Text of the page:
It’s almost ubiquitous. At this point, who hasn’t seen one of the terminator movies? The plot is intriguing–creations beyond our control springing to life and threatening our very existence. The action is great, the special effects phenomenal (at least for its time) and there are some compelling moments that inspire deep thought. But we have to acknowledge is that it is in fact, fiction.

Horror films prey on our fears and insecurities, and one of the most tried-and-true fears is one of replacement. We fear our creation will rise up against us and destroy us. Frankenstein is another great example of this fear being used. So is 2000 Space Odyssey.

Let’s dispel some myths right off.

First of all, the world is no where near any type of artificial sentient being. While these computer systems are sophisticated and complex, they pale in comparison to the ability of biological brains. They can’t do a fraction of what even the smallest brain can do.

There are approximately 86 billion neurons in the brain. Each of these connections are responsible for everything we do and think.

No computer systems can come close to that level of circuitry, not to mention the fact that no one knows how those 86 billion neurons work exactly. Neuroscience is a nascent discipline, and it’s coming up with new findings every day.  Because it was unethical to hack open people’s brains and experiment, psychology stepped in to attempt to do what neuroscience can. Unfortunately, that wasn’t always accurate as many pillars of psychology are crumbling as their findings are not replicated.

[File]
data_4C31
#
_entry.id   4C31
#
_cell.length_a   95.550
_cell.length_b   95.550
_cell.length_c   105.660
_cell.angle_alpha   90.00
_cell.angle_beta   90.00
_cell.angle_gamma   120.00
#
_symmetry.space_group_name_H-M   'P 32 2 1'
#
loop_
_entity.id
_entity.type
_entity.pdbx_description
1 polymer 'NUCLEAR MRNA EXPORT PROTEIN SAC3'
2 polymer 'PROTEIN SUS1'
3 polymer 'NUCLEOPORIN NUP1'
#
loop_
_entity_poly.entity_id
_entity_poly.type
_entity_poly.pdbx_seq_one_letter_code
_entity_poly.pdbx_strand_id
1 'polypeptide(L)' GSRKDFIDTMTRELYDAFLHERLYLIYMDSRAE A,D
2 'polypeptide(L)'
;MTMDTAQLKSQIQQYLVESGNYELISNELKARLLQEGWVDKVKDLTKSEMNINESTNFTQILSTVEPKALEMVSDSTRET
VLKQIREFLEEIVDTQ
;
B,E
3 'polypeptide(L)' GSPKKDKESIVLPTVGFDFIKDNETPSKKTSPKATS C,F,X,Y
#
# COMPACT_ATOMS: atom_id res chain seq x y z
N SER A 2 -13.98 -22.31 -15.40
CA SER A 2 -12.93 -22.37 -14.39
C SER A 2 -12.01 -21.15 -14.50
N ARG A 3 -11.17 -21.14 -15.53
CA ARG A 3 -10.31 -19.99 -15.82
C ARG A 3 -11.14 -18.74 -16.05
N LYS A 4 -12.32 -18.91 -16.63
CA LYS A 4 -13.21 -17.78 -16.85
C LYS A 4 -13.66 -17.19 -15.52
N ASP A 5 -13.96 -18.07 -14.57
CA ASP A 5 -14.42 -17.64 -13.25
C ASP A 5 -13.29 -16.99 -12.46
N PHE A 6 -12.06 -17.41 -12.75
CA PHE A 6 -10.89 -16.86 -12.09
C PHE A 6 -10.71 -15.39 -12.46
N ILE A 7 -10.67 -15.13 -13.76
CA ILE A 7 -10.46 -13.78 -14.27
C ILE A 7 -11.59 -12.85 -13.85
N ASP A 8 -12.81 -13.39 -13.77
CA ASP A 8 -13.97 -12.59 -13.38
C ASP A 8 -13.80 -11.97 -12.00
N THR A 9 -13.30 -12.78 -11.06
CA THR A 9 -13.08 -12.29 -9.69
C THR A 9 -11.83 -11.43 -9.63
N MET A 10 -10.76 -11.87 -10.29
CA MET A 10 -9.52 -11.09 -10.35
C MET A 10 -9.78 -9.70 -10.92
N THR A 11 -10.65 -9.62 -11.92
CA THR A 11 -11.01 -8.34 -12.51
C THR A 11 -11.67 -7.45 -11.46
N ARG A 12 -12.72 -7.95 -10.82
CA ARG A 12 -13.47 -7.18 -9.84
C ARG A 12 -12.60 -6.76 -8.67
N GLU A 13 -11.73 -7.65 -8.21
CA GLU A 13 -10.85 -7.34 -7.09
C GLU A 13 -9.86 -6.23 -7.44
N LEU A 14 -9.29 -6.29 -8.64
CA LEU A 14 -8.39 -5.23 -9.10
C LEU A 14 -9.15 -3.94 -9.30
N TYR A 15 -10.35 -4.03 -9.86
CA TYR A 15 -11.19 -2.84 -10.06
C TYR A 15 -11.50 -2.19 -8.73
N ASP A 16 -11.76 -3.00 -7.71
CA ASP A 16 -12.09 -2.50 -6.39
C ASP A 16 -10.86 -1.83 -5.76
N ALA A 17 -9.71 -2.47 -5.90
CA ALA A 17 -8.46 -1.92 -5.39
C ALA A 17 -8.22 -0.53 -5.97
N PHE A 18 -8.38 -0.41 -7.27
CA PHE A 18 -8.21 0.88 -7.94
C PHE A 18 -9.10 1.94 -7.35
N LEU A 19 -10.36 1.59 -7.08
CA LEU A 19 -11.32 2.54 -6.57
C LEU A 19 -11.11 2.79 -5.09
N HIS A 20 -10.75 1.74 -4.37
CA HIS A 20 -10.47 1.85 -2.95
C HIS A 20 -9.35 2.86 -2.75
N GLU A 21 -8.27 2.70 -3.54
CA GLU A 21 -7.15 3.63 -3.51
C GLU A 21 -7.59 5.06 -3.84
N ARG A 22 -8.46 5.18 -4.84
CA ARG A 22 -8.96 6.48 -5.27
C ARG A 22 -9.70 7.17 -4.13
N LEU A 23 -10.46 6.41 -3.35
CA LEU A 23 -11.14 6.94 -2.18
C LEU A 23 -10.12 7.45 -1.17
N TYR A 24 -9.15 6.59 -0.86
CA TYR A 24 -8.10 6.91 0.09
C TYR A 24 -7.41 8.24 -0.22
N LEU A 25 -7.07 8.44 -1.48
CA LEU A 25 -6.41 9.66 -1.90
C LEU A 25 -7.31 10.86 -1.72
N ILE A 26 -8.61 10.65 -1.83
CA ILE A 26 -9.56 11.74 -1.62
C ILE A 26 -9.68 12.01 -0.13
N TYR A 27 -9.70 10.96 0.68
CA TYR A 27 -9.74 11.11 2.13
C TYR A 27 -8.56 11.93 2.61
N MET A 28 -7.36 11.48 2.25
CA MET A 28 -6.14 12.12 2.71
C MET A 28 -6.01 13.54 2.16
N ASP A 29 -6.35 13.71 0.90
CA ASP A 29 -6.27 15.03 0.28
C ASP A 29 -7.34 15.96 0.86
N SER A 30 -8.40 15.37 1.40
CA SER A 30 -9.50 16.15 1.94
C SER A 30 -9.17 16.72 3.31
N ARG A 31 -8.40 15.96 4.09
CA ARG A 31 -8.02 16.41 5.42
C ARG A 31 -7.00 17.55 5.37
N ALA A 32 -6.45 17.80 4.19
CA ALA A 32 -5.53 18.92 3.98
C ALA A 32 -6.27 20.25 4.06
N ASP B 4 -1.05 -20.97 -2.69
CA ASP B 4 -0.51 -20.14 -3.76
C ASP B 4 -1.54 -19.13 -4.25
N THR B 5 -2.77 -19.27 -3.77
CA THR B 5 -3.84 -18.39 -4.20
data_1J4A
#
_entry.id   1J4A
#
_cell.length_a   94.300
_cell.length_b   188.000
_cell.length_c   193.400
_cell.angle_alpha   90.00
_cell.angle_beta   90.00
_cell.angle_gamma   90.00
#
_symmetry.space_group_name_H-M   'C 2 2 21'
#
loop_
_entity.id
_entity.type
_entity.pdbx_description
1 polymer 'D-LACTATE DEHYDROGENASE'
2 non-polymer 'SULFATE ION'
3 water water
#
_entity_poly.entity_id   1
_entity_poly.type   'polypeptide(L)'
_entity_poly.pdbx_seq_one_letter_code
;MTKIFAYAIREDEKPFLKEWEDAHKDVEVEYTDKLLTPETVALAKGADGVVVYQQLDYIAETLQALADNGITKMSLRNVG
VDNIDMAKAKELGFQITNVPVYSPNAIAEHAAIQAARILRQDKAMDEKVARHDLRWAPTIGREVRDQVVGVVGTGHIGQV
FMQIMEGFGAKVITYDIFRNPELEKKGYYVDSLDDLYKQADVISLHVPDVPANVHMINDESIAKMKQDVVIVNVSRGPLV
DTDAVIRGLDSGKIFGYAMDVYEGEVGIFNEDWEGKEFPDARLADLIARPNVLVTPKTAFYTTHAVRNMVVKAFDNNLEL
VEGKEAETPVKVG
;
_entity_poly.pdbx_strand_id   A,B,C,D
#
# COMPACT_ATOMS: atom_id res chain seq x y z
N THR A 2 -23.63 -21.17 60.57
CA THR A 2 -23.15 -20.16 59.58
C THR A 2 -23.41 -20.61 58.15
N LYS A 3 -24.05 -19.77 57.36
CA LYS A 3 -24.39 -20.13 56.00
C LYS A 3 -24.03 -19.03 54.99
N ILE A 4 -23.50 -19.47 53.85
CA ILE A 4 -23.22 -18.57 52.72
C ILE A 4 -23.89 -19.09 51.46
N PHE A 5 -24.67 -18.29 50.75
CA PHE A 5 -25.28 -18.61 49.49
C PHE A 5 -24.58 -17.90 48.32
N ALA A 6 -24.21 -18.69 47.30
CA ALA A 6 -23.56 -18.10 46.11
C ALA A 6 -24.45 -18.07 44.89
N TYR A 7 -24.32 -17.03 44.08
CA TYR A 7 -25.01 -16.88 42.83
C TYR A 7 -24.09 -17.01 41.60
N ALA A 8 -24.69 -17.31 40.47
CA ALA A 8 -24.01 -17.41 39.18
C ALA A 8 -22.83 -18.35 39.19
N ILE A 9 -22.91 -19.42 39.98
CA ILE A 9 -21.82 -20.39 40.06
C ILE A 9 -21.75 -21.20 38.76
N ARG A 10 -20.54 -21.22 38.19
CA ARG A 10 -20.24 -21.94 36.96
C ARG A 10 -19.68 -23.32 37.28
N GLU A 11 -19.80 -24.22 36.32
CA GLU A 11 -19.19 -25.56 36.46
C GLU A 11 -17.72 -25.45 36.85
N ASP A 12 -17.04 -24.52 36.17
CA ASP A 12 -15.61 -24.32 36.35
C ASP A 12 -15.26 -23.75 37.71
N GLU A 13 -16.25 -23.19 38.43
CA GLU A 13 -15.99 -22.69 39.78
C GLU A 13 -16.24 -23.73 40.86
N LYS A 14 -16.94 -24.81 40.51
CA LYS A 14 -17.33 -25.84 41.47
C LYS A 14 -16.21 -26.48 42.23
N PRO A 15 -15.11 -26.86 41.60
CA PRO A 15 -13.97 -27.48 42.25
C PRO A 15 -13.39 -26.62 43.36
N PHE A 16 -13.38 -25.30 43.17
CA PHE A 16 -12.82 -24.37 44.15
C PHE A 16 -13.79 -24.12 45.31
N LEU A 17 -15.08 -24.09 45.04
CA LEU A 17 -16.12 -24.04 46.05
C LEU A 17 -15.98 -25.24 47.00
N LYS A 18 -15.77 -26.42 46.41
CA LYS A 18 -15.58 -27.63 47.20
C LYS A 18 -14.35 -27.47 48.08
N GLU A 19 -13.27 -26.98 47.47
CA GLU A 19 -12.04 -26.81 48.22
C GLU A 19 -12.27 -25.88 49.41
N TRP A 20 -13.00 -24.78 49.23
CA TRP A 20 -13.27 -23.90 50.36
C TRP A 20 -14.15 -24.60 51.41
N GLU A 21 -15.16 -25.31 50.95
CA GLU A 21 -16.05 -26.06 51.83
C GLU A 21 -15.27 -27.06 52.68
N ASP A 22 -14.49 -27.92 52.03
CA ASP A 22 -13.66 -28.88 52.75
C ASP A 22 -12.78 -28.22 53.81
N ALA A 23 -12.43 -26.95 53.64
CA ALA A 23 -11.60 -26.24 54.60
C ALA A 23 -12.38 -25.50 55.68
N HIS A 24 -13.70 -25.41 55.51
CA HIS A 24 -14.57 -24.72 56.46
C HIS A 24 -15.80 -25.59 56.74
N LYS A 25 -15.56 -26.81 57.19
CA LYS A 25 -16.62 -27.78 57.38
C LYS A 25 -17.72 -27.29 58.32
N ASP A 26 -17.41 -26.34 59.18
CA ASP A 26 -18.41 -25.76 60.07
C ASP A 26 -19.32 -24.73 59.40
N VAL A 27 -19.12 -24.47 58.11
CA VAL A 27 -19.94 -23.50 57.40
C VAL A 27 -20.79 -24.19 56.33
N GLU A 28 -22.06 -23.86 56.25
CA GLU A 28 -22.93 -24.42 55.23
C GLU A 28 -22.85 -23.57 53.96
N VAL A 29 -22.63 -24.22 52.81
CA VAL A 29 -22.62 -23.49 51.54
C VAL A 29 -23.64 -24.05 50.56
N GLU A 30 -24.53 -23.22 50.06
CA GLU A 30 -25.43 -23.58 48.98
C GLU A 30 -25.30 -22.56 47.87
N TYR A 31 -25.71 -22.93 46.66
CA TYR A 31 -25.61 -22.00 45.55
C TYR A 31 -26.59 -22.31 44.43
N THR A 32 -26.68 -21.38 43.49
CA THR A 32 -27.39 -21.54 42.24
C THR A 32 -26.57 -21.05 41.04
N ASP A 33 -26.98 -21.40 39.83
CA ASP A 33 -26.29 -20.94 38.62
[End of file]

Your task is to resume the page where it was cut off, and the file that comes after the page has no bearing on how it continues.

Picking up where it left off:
Really, there’s no way we even know enough about brains at this point to make a sentient being. It’s fodder for Sci-Fi and those that use fear to advance their own agendas.

Even if the computer systems of today were to increase tenfold, we’re talking millions of connections as opposed to billions of connections. The difference between a million and a billion is best demonstrated this way:  A million seconds is 11.5 days and a billion seconds is 31.5 years. The gap between what computers can do now (and even in the near future) versus what’s necessary for sentience is vast.

Computers work by using difference, and layering those “yes, no” logic time and again to produce some very remarkable technical advances. You’re reading this on one right now. Each layer of logic adds to the complexity of the technology.

But in the end, computers are stupid. They only “do” what the human that programs them tells them to do. Therefore, the computers aren’t intelligent. The intelligence lies in how those layers of logic are applied to sensory input.

They aren’t terminator. They aren’t going to kill you just because they understand humor, or somehow in a perverse dystopian fantasy they think it’s funny. (Like this article

In the end, AI is another tool for us to use to make living better. AI that understands you better ensures that it empathizes with you. Any interactive situation involving humans needs empathy in order to play well with others.